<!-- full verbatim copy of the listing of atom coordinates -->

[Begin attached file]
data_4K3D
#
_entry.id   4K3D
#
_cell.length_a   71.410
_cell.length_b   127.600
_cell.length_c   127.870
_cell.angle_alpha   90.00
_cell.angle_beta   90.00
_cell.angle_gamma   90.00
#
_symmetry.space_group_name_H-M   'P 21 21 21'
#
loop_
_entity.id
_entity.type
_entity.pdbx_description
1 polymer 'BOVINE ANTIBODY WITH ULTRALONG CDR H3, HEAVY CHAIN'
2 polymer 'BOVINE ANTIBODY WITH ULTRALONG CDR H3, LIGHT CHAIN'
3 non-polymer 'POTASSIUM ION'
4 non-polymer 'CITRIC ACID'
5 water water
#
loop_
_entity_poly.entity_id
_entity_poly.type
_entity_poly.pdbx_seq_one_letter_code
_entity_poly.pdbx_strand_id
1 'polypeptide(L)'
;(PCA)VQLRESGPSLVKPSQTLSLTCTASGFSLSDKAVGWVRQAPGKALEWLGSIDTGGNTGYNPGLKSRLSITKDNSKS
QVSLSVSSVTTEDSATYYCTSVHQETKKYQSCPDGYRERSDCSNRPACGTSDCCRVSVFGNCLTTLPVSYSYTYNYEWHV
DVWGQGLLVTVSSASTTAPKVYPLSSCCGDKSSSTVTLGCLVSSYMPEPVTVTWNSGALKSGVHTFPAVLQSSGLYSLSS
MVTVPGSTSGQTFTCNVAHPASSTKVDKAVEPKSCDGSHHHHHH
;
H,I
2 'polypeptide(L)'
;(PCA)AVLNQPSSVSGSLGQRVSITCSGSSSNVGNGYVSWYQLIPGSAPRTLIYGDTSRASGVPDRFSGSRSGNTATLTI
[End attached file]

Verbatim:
data_4K3D
#
_entry.id   4K3D
#
_cell.length_a   71.410
_cell.length_b   127.600
_cell.length_c   127.870
_cell.angle_alpha   90.00
_cell.angle_beta   90.00
_cell.angle_gamma   90.00
#
_symmetry.space_group_name_H-M   'P 21 21 21'
#
loop_
_entity.id
_entity.type
_entity.pdbx_description
1 polymer 'BOVINE ANTIBODY WITH ULTRALONG CDR H3, HEAVY CHAIN'
2 polymer 'BOVINE ANTIBODY WITH ULTRALONG CDR H3, LIGHT CHAIN'
3 non-polymer 'POTASSIUM ION'
4 non-polymer 'CITRIC ACID'
5 water water
#
loop_
_entity_poly.entity_id
_entity_poly.type
_entity_poly.pdbx_seq_one_letter_code
_entity_poly.pdbx_strand_id
1 'polypeptide(L)'
;(PCA)VQLRESGPSLVKPSQTLSLTCTASGFSLSDKAVGWVRQAPGKALEWLGSIDTGGNTGYNPGLKSRLSITKDNSKS
QVSLSVSSVTTEDSATYYCTSVHQETKKYQSCPDGYRERSDCSNRPACGTSDCCRVSVFGNCLTTLPVSYSYTYNYEWHV
DVWGQGLLVTVSSASTTAPKVYPLSSCCGDKSSSTVTLGCLVSSYMPEPVTVTWNSGALKSGVHTFPAVLQSSGLYSLSS
MVTVPGSTSGQTFTCNVAHPASSTKVDKAVEPKSCDGSHHHHHH
;
H,I
2 'polypeptide(L)'
;(PCA)AVLNQPSSVSGSLGQRVSITCSGSSSNVGNGYVSWYQLIPGSAPRTLIYGDTSRASGVPDRFSGSRSGNTATLTI